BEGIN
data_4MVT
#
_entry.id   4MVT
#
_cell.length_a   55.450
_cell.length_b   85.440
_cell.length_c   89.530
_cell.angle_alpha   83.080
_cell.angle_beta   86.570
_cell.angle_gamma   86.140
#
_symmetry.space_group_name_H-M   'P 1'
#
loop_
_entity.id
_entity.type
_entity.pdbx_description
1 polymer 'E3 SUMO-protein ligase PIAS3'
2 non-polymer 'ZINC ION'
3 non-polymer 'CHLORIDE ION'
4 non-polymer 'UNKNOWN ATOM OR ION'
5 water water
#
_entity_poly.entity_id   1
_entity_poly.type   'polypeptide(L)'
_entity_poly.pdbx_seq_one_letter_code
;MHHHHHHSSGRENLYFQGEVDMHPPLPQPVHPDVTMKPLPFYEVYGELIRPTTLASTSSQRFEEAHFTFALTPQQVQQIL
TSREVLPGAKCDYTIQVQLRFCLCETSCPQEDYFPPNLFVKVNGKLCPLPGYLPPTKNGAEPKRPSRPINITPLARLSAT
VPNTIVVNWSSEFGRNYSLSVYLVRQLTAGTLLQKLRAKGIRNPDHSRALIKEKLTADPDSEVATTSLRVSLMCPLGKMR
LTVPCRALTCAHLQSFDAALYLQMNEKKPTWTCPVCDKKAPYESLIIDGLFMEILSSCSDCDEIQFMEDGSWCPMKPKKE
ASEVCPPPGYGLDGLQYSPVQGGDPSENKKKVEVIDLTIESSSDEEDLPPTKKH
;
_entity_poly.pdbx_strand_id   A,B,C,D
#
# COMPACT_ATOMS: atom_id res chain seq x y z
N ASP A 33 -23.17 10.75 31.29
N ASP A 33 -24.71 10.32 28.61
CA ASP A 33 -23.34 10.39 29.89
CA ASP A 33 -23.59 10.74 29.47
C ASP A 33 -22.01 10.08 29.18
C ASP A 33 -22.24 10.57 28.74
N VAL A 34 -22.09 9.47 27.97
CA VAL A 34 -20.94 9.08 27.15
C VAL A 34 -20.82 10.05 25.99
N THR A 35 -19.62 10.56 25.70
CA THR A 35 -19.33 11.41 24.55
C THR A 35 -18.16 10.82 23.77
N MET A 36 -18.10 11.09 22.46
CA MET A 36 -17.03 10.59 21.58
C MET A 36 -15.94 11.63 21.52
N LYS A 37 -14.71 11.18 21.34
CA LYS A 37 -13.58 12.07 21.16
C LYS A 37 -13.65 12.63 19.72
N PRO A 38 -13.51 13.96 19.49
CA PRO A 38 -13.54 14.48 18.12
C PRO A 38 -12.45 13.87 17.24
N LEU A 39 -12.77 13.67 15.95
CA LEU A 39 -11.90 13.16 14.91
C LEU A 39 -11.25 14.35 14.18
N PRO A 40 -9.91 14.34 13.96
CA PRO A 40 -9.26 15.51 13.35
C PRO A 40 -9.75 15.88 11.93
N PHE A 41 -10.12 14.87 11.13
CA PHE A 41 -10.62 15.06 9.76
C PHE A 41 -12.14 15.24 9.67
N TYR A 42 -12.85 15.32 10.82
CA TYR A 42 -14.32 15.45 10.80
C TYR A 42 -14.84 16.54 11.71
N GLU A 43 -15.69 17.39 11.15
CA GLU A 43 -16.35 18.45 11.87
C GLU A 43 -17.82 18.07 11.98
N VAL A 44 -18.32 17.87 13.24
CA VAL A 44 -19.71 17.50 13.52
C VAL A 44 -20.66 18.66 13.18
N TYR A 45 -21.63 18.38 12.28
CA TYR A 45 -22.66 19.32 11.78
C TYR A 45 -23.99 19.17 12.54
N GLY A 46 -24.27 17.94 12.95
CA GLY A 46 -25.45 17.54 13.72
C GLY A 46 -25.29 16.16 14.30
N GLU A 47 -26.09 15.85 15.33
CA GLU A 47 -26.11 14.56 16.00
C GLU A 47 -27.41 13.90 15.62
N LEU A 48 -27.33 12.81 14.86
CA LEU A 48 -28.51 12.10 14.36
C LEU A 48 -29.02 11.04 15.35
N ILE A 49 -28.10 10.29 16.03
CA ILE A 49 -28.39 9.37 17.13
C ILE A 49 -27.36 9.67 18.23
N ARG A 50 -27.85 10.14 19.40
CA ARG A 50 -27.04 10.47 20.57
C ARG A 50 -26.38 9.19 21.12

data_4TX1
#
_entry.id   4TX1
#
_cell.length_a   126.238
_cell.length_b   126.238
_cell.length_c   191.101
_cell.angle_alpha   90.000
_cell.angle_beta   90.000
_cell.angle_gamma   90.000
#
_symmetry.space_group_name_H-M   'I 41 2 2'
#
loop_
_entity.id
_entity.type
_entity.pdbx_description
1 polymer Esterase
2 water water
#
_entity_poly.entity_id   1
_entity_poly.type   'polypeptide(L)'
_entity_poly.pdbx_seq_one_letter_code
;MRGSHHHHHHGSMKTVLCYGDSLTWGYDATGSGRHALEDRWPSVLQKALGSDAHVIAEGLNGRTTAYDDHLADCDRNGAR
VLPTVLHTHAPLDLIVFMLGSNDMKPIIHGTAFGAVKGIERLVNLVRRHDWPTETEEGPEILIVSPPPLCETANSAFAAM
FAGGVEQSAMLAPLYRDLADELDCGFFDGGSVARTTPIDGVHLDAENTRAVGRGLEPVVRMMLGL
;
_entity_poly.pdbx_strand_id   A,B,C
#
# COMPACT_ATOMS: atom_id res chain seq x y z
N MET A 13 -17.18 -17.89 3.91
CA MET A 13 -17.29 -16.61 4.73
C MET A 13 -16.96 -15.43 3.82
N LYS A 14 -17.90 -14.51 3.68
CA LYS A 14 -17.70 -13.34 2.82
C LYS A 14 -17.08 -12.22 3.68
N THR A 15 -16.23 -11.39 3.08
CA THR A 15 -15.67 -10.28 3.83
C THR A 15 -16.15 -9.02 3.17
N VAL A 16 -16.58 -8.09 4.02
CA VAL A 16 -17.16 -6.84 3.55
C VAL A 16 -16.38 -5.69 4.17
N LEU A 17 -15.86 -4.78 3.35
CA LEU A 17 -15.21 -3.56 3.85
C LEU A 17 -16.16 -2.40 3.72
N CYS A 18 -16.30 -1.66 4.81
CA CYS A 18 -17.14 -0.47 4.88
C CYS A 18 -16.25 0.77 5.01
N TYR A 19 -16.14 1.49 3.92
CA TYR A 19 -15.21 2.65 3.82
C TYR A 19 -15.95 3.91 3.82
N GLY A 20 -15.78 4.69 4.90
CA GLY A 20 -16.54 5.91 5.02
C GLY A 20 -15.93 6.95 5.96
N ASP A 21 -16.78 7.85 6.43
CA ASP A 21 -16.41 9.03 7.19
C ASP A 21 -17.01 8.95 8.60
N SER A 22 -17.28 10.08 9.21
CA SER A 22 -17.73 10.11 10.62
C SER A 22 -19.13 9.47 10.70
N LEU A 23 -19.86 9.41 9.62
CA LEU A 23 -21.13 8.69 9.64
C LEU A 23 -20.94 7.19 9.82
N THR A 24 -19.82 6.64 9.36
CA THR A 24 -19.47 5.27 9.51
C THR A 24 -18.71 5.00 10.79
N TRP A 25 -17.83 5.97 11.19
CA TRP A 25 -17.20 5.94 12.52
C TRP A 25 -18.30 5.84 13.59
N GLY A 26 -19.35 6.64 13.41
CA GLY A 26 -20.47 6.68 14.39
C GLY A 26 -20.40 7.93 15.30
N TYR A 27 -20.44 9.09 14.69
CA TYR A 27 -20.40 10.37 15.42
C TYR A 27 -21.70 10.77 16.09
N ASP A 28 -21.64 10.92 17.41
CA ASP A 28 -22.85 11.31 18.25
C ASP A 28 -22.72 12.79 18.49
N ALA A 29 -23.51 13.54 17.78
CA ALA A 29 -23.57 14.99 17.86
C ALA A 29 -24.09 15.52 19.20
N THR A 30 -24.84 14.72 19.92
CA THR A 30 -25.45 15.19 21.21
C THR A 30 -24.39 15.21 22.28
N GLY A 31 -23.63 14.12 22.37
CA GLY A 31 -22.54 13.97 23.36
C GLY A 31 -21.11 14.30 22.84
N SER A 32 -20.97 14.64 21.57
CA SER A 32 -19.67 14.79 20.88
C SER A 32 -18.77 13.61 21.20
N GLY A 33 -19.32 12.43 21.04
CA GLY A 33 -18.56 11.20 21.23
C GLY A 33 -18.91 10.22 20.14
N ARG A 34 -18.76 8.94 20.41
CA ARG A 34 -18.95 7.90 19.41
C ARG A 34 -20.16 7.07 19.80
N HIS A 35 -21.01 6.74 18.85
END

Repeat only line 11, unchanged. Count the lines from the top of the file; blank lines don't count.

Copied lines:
#